Motionlab team hits the NUX5 - UX & Design Conference in Manchester
After attending last year’s NUX conference, we had high hopes for what was in store for 2016, and we weren’t let down. This year’s speakers at the Royal Northern College of Music, Manchester, came with a wealth of knowledge gathered from working both agency-side and client-side at the likes of Lyft, Foursquare, Twitter and Scott Logic to name a few.
Early morning starts are never great, but they are certainly made better when you have hot drinks, cake and goodies on arrival. This event was definitely onto a winner already!
Boon Sheridan kicked off the event with a fantastic talk about all the confusing and at times contradictory ‘rules of thumb’ – checklists, best practices, and guarantees in the world of work, and how he then applies his take on approaching new projects, taking into account everything he has learnt over the past 20 years. Boon’s method has been to make a list / mind map, in a similar way to writing out a CV, to then help identify the tools or methods that best suit the project’s requirements.
Following on from Boon we had talks from Lola Oyelayo – Director of Strategy & UX at wearehead, Karina van Schaardenburg – Senior UX Researcher at Lyft, and Glenn A. Gustitus – Lead Identity Access Designer at Cerner Corporation.
Lola explained her take on ‘wicked problems’ when it comes to UX, where a solution might not always be straightforward and will potentially have implications for future iterations of a project. ￼￼
Karina shared her experiences of dealing with a request to “find out info on Turkey and its habits”. She explained how she travelled to Turkey to implement several research methods in order to obtain on the ground insight into how users were using her company’s app.
Finally Glenn went into depth around how Security and UX don’t need to fight each other and with planning are able to work hand in hand. He elaborated on the point recently of Yahoo and the loss of over 500 million users private data (one of the biggest security ‘fluff ups’ in recent years) and how sacrificing security for better UX was a factor in the company’s loss of data.
After a fantastic lunch, a bit of mingling and some more freebies, we were ushered back into the theatre for the second half of what had already been an interesting series of talks.
Kicking off the afternoon was Sophie Dennis – Lead service designer at digitalDWP. Her talk on ‘The Art of Things Not Done’ was one of my favourites from NUX5. She explained how each project she has worked on has always included the need to review three main issues: Quality, Scope and Time. The need to improve one of them within a project will indefinitely mean that one if not both of the other two will be affected in a negative way. ￼
Sophie explained the Kano Model which essentially provides understanding on three core routes when thinking of adding features to a project.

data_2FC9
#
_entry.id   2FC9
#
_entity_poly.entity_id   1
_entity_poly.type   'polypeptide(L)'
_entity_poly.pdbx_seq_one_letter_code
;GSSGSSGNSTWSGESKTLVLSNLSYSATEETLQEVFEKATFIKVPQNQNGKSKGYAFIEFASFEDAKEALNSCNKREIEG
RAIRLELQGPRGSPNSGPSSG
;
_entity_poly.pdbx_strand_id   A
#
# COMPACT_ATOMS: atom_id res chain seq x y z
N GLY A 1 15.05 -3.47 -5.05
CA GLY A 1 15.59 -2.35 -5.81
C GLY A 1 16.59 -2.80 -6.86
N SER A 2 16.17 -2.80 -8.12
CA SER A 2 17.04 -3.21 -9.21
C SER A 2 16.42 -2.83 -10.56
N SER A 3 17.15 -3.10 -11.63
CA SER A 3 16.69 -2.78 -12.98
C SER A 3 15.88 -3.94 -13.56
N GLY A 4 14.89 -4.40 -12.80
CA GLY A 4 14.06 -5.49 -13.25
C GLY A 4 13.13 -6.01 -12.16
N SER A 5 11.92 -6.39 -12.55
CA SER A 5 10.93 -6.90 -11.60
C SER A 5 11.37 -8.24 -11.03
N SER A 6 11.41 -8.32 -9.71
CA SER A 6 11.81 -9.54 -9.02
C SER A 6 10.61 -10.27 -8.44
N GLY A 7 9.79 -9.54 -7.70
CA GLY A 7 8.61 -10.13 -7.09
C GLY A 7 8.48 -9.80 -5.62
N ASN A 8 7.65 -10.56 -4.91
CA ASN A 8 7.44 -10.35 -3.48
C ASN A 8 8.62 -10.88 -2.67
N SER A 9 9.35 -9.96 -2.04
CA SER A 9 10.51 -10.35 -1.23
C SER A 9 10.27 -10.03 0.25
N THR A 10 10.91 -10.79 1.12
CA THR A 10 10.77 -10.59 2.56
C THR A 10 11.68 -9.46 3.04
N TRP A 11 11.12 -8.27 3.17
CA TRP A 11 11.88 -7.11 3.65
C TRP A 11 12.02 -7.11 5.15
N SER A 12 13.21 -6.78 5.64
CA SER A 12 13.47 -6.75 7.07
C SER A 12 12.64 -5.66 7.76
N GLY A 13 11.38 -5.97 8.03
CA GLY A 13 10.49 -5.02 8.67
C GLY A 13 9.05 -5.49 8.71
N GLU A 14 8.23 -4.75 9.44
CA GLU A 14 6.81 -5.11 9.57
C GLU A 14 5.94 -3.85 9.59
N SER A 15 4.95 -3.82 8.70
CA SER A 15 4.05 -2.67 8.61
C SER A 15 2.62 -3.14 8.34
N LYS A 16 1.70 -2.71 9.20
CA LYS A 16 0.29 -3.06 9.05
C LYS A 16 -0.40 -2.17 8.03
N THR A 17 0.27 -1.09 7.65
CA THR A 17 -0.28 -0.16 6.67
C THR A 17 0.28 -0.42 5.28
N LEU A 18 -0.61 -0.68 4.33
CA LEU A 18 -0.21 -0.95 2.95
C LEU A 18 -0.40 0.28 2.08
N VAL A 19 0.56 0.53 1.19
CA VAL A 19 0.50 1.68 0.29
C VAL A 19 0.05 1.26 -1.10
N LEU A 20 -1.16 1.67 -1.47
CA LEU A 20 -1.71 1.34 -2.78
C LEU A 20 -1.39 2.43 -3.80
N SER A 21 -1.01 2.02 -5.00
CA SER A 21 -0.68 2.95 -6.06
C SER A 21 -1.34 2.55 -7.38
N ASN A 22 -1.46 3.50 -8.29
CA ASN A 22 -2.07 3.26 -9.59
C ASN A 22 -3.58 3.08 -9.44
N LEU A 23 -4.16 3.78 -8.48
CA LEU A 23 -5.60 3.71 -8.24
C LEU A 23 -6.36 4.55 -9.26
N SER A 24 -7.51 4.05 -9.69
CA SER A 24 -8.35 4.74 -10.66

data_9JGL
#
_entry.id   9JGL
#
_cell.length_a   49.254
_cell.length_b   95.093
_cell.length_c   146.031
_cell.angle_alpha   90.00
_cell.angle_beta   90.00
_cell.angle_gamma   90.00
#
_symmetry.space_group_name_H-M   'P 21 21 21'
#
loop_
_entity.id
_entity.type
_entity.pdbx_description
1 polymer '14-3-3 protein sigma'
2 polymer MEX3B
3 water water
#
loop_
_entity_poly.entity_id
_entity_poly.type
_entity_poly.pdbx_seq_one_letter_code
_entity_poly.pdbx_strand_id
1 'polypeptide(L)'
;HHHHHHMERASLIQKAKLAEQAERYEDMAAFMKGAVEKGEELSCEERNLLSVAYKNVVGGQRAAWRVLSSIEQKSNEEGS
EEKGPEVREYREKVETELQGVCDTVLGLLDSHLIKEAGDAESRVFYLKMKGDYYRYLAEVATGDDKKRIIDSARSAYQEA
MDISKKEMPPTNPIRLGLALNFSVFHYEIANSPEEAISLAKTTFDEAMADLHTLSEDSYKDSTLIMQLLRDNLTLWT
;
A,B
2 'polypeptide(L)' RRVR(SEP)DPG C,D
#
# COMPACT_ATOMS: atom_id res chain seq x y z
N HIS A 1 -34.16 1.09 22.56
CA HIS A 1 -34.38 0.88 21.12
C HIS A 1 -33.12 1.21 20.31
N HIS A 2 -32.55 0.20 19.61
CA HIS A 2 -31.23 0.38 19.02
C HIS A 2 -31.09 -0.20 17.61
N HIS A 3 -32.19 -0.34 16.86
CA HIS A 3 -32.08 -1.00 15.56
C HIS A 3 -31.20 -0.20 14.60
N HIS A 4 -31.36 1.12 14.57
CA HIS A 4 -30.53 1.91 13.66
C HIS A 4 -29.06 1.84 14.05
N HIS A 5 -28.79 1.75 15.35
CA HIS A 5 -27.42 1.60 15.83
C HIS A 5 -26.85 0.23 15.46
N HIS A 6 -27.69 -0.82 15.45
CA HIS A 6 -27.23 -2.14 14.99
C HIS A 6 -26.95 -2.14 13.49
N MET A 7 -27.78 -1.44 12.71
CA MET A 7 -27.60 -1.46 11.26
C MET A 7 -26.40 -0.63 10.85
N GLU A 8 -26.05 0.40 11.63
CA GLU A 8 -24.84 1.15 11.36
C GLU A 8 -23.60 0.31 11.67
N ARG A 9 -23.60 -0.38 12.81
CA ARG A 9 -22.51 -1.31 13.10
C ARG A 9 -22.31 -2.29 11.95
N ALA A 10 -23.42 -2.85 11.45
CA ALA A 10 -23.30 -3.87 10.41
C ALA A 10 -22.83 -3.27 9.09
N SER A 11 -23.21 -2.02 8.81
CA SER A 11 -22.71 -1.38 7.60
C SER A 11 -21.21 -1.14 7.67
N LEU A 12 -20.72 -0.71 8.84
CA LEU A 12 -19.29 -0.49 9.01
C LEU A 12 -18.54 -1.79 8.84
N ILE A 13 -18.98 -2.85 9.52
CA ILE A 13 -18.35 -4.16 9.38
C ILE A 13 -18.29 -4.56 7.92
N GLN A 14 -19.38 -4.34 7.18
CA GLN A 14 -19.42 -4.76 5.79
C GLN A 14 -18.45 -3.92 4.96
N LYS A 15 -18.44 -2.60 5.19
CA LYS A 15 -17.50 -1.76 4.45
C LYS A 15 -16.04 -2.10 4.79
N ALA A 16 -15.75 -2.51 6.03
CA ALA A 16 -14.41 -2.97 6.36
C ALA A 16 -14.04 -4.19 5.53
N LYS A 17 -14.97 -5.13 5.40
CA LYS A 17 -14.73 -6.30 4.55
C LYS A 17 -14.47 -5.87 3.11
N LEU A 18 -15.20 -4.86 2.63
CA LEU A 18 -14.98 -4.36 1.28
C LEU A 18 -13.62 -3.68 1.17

One Dimensional – Performance pay off gives the most steady increase in satisfaction (the better the feature, the more satisfied the user will be).
Must Have – Meeting expectations shows how adding a ‘must have feature’ will, at a point, simply give the user average satisfaction, no matter how impressive the feature.
Attractive – Generate instant excitement by adding a unique feature that gives faster and stronger satisfaction for the quality of the feature.
She then used the same three examples to explain the ‘peak to end rule’, in which a user journey will have 3 main touch points (low, high, end) that if managed correctly will result in a positive user experience. In her example, where she was designing a conference for local designers, she showed that by removing a poor lunch, for no lunch, raised the low point. Adding cake in the second break created a strong high point. Finally, finishing with a reasonable after show party left the attendees with a positive outlook on their experience.
Graham’s talk was the most unique as he showed us how ChatBots are the future of digital communication and how he and his company are utilising them for a banking client. He successfully provided live examples of how his company is using a ChatBot within Facebook Messenger to do simple functions such as requesting his bank balance, paying friends and even reporting lost cards, all of which would traditionally require either a separate bank app, or to route out the contact information on a company’s website.
Lastly, we had a talk from Henny who explained her experiences with user accessibility and how UX can help make it easier for more people to view information easier, while still adhering to the principles of accessible user experience.
NUX5 was a blast and a must for any UX designer / researcher of any level. It’s great to hear other people’s frustrations and how they have found creative ways to overcome them, be it physical restrictions or restrictions bound to social convention.
Bring on NUX6 next year!